Fit and Wear
As I’ve mentioned in a lot of previous reviews, my shoulders are often the bane of my existence when it comes to the fit of tops. The reason for this is that I’m very broad-shouldered and the sleeves of things don’t always keep up so well. with this in mind, the first place I’m going to talk about fit is across the shoulders and in the sleeves. In both places I’ve experienced no pulling in the Odin Minimalist jacket. I’ve worn it with just a tech-t underneath as well as a lightweight hoody and in all cases I’ve felt perfectly comfortable – which is honestly amazing.
The hem falls well within the length that I’d expect in this and makes it (for me) a jacket that works in cycling applications just as well as when on your feet. Around my head I found the adjustability of the hood fairly easy to deal with though the cheek cords have a unique eyelet lockdown which I’d definitely recommend becoming familiar with prior to use.
As I mentioned above I’ve worn the Odin Minimalist jacket in myriad different conditions but the one that tops them all was my fairly recent hike up to Chasm Lake at the base of the Long’s Peak summit in Rocky Mountain National Park. On this particular day the weather action didn’t really start until after we’d climbed to our ~11,800 foot goal. Literally the second we turned around to come down, the first drops of rain began to fall. Since it was already kind of cool, I decided to put on the Odin Minimalist jacket over the lightweight hoody I was already wearing within about 5 minutes. As we continued down (and still within the first 15 minutes or so) the weather went from meh to bad in an instant. The rain started to pour and was joined by HEAVY, pea-sized hail. This would not stop for the next hour (and was joined by lightning and thunder just for good measure).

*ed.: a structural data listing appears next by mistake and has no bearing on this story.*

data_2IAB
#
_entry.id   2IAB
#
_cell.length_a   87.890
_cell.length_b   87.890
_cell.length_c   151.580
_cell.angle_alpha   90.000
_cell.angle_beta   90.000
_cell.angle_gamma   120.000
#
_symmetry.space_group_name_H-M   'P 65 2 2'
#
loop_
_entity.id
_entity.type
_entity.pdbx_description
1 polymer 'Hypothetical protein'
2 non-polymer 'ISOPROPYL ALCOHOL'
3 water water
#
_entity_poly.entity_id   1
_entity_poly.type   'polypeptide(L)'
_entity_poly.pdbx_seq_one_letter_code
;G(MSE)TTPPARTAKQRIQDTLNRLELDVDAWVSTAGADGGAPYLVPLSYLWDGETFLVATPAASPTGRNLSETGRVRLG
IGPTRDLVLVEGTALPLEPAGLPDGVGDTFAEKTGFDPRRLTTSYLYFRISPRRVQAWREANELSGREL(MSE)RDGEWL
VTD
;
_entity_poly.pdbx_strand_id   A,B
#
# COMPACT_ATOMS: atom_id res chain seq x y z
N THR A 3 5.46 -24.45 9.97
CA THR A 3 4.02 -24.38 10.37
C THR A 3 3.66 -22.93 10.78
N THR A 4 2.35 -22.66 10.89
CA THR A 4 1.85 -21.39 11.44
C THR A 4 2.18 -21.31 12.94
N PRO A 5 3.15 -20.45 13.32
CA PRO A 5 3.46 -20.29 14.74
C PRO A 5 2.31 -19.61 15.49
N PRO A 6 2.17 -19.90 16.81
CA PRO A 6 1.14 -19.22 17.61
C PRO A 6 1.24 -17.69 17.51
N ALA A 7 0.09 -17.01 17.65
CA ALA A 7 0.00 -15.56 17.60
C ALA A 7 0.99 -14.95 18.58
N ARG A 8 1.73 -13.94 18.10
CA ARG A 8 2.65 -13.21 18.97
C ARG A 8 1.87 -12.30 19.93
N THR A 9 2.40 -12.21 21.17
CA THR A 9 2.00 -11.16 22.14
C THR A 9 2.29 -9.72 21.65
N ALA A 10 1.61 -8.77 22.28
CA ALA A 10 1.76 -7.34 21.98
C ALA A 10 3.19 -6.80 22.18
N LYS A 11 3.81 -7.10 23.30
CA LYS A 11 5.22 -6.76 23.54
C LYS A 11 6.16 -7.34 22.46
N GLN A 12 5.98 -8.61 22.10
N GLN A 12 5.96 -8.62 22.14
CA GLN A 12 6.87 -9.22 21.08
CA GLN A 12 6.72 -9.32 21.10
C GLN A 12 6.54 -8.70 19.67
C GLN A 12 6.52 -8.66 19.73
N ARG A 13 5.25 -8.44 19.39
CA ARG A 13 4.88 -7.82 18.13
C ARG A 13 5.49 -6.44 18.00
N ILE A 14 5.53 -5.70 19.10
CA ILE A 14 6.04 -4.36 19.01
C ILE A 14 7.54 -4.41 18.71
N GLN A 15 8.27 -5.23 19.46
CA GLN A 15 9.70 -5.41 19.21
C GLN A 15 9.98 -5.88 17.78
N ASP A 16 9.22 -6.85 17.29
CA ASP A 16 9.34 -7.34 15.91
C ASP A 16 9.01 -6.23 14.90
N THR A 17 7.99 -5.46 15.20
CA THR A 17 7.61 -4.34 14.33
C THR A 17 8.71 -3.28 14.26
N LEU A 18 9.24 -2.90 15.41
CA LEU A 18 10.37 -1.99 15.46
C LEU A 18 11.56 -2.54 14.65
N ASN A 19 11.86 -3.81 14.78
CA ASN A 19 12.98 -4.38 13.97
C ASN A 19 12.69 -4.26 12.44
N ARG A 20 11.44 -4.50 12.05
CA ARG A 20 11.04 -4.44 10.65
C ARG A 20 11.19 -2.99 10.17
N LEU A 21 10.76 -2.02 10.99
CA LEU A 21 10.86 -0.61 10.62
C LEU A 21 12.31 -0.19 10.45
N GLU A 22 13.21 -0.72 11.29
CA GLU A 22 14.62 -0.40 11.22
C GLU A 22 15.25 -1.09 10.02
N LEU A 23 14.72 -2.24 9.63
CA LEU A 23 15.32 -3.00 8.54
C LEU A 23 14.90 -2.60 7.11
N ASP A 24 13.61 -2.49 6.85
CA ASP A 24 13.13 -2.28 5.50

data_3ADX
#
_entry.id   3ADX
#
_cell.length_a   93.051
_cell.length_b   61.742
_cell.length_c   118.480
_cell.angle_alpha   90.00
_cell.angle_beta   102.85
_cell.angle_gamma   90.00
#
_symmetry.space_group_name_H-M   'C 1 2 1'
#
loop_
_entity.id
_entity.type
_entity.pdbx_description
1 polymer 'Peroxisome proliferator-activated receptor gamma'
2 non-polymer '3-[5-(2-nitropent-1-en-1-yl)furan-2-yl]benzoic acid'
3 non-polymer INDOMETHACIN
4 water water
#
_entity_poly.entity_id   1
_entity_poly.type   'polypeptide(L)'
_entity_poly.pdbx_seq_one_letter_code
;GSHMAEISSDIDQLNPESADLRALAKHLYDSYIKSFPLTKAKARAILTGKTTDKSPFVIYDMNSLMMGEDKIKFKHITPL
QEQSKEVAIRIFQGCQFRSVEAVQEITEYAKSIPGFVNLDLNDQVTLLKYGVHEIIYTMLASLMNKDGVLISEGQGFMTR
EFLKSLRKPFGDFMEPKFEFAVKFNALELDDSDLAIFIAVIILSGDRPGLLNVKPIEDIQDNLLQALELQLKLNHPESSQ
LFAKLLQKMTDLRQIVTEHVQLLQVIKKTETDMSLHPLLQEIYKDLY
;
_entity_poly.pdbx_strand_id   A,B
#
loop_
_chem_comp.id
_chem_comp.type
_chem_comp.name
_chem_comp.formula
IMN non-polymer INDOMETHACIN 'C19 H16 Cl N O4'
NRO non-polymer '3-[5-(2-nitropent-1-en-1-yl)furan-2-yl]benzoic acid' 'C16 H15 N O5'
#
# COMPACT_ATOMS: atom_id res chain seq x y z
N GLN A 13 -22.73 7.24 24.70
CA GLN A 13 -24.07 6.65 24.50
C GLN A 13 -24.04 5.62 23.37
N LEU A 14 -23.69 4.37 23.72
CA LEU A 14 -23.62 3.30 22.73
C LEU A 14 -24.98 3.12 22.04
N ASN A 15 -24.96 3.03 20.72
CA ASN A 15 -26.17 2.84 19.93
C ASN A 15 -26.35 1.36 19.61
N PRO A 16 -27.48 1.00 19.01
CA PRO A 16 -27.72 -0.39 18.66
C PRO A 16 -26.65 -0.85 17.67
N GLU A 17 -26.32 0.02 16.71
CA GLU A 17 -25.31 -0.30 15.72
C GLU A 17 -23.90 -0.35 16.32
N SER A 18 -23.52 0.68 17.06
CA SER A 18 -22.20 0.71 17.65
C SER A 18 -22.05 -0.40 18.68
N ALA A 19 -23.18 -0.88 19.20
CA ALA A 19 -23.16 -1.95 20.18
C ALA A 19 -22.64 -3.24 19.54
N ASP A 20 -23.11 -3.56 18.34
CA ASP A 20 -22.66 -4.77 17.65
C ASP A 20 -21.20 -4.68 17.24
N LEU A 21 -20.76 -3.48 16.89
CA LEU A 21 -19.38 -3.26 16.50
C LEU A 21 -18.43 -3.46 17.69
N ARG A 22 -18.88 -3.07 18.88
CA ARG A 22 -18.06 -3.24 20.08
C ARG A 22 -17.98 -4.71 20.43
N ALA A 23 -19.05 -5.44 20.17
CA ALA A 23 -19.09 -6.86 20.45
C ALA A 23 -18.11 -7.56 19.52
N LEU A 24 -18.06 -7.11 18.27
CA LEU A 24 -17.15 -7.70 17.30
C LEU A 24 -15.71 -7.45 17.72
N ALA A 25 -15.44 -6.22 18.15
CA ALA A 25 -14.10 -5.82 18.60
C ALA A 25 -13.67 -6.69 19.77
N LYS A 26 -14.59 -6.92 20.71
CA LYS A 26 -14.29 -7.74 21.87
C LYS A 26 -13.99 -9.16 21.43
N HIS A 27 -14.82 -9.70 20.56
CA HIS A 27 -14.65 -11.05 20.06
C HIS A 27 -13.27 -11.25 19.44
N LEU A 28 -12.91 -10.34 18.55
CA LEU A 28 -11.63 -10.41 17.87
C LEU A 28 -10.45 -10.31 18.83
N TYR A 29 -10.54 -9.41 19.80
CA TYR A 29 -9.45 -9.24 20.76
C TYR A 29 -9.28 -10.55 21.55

During this event and in the days after, there was more than one occasion to break out the Odin Minimalist jacket and never once did the waterproofness of the jacket come into question. The consecutive days thing is worth pointing out since that can often be the downfall of “waterproof” jacket but in this case I saw nothing of the sort.